Summer Safety – Lyme Disease Prevention & Tick Tips and Tricks

By Retired Capt. Chuck Rhodes, head, Preventive Medicine Dept. and  Lt. j.g. Firdous Halwany, assistant head, Preventive Medicine Dept.

Each summer, Marines, their families, and pets at Marine Corps Base Camp Lejeune face a common enemy – the tick! The hot, humid summer weather, abundance of forest and thick underbrush, coupled with a thriving wild deer population all contribute to the perfect environment for ticks to breed, feed, and thrive.

Yes, many frequently come into contact with ticks during outdoor activities in places where ticks reside looking for their next blood meal. The nature of realistic Marine Corps training at the ranges and training areas virtually assures that Marines will brush up against, lie upon, or walk through forested areas and fields where ticks are found. Likewise, off-duty activities, such as outdoor sports, camping, or even gardening can result in ticks finding their way onto your clothing and body. 

Unfortunately, ticks are much more than just a biting nuisance. Depending on the species of tick, they can carry diseases such as Lyme Disease, Rocky Mountain Spotted Fever, and Ehrlichiosis. Although these are potentially serious illnesses, these diseases can be prevented through awareness of the risk of tick bites and knowledge of how to prevent becoming the tick’s next meal.

First, everyone must remember that the ticks are found here at Camp Lejeune.  A tick will wait for you to stroll near a bush, a blade of tall grass, weeds, or on a tree limb where they can quickly rub off or crawl onto you.  Knowing this, approved insect and tick repellents for use on human skin should be applied to exposed body areas before venturing outdoors. 

Secondly, if you are frequently in the habit of spending time outdoors where you may come into contact with vegetation, then purchasing pre-impregnated tick and mosquito repellent clothing, or spraying your clothing with a permethrin containing tick repellent spray, will be advantageous.  The good news for Marines is that their issued MARPAT utility uniforms come pre-impregnated against ticks and mosquitoes, which will remain effective for well past 50 wash cycles.     

Thirdly, you should closely inspect your entire body for ticks. Remember, some are very small and hard to see.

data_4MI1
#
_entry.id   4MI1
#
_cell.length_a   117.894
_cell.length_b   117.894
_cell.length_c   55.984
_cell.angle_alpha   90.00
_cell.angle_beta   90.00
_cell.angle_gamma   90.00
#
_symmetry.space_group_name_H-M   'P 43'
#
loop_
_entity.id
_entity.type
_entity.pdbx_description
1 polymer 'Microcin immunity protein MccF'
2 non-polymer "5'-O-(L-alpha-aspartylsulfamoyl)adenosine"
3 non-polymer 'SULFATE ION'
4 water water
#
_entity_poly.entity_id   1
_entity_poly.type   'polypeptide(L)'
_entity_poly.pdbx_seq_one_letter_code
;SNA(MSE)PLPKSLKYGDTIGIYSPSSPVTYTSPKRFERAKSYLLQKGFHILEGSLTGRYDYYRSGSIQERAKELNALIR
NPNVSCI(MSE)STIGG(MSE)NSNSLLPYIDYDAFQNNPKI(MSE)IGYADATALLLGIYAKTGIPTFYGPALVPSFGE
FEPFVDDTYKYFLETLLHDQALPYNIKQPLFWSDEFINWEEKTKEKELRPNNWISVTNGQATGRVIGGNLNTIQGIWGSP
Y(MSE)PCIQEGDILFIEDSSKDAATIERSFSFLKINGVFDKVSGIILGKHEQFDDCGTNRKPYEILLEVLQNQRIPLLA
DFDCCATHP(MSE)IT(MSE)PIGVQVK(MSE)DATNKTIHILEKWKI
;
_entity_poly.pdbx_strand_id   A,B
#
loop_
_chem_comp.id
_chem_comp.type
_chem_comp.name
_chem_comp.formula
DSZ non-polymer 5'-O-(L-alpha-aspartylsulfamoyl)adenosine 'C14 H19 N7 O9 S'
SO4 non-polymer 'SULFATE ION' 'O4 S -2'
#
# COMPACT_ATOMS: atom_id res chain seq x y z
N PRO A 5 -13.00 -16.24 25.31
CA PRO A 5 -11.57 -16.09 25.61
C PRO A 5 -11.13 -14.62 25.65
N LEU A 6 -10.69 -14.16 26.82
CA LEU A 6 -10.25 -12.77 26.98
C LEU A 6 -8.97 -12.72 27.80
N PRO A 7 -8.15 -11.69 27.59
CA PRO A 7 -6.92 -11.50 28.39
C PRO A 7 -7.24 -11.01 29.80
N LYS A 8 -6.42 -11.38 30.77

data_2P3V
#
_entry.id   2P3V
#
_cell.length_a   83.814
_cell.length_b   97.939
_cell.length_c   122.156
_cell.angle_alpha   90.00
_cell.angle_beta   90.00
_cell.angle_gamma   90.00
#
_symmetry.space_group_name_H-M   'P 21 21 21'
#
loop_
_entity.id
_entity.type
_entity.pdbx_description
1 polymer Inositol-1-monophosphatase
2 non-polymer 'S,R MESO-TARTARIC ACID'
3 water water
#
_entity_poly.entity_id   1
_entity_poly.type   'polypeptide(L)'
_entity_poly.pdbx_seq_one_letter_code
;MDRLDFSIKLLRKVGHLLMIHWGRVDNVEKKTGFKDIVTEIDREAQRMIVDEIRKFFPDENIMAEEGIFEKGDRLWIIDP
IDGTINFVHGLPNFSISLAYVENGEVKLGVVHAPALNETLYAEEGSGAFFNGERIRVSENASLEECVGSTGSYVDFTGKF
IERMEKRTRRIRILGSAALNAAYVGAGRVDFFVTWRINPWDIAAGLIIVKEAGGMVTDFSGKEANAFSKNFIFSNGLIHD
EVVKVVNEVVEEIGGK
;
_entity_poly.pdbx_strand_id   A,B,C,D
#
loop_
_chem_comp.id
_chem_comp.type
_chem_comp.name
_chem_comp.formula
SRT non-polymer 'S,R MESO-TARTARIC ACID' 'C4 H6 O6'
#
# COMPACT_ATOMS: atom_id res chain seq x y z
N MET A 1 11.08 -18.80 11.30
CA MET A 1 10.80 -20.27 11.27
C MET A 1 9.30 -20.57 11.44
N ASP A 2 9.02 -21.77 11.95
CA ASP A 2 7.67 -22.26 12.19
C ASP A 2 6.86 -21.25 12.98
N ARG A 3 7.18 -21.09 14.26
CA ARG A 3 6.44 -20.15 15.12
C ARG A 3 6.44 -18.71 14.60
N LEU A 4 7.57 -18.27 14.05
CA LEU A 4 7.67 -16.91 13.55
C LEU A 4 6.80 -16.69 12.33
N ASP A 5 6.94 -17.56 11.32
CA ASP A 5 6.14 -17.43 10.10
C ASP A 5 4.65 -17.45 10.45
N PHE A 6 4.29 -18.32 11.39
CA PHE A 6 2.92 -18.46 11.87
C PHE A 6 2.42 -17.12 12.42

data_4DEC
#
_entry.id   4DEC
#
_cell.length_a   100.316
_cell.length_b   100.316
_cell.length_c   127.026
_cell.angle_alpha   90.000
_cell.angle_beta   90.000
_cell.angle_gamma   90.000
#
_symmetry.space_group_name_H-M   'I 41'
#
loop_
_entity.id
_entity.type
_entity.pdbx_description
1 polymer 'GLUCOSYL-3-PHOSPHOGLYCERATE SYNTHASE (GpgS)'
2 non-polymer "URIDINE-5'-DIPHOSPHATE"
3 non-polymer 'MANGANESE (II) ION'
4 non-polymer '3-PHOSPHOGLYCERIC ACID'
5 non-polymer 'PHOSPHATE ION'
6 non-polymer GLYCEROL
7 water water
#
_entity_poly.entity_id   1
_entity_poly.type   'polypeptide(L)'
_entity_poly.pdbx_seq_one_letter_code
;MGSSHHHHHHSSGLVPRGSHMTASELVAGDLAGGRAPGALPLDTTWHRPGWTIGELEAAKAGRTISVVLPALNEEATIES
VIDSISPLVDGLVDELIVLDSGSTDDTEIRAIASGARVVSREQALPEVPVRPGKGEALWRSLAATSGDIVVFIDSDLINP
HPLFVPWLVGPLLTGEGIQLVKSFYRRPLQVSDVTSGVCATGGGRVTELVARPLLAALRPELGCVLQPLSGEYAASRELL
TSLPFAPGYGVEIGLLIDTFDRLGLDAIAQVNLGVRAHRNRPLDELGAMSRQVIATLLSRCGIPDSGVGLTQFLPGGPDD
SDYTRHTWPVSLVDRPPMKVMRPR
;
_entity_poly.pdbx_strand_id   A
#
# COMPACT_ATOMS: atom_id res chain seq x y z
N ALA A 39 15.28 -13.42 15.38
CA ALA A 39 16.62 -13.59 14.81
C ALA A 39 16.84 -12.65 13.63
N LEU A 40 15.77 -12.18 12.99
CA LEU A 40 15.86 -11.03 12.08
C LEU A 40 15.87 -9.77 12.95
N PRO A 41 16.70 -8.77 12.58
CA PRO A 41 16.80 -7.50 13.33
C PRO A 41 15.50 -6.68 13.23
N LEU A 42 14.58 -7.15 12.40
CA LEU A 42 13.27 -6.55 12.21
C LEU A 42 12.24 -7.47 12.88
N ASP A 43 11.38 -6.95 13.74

If you do find a tick or ticks on your body, an easy way to get rid of them is to use tape or a lint roller and trap them to the sticky side; then fold the tape over to ensure that they are secured inside. Never crush them since this could lead to exposure of their body fluids that may contain pathogens which carry disease. 

If you find a tick already imbedded and feeding in the skin, please see your local medical provider. If a provider is unavailable, follow the steps below:

1.  Use fine-tipped tweezers to grasp the tick as close to the skin’s surface as possible.

2.  Pull upward away from the skin with even pressure, thus ensuring an even amount of prolonged upward pressure to the tick, which will cause them to dislodge from the feeding site. Avoid jerking or twisting, which may cause the mouth parts to break off. If the mouth parts should break off, try and remove them with clean tweezers. If you are unable to remove the mouth parts, leave the area alone and let it heal on its own.     

3.  After tick removal, thoroughly clean the bite area and your hands with rubbing alcohol, iodine, or soap and water.

The collected tick should be placed in a zip-lock bag and placed in the freezer. This will allow you to later present the tick to your medical provider for identification if you develop symptoms possibly from a tick-borne disease.  Avoid “hometown” tick removal remedies, such as using heat or painting over it with finger nail polish and waiting for it to detach itself. Your goal is to remove the identified tick as quickly as possible.   

Don’t forget to ensure your dogs and cats are treated monthly using a veterinary approved anti-tick and flea medication.  Otherwise, they will bring ticks into your home and onto you, as well.

Finally, keep an eye on any areas of your body where you or your family members were bitten by a tick for unusual rashes, redness, or other abnormal signs. If you do observe anything unusual, please do not hesitate to seek professional medical attention from your provider. It is also not uncommon for people to be unaware they were bitten by a tick and to develop tick-borne diseases later. Again, seek prompt medical attention; the sooner tick-borne diseases can be detected and treated, the better.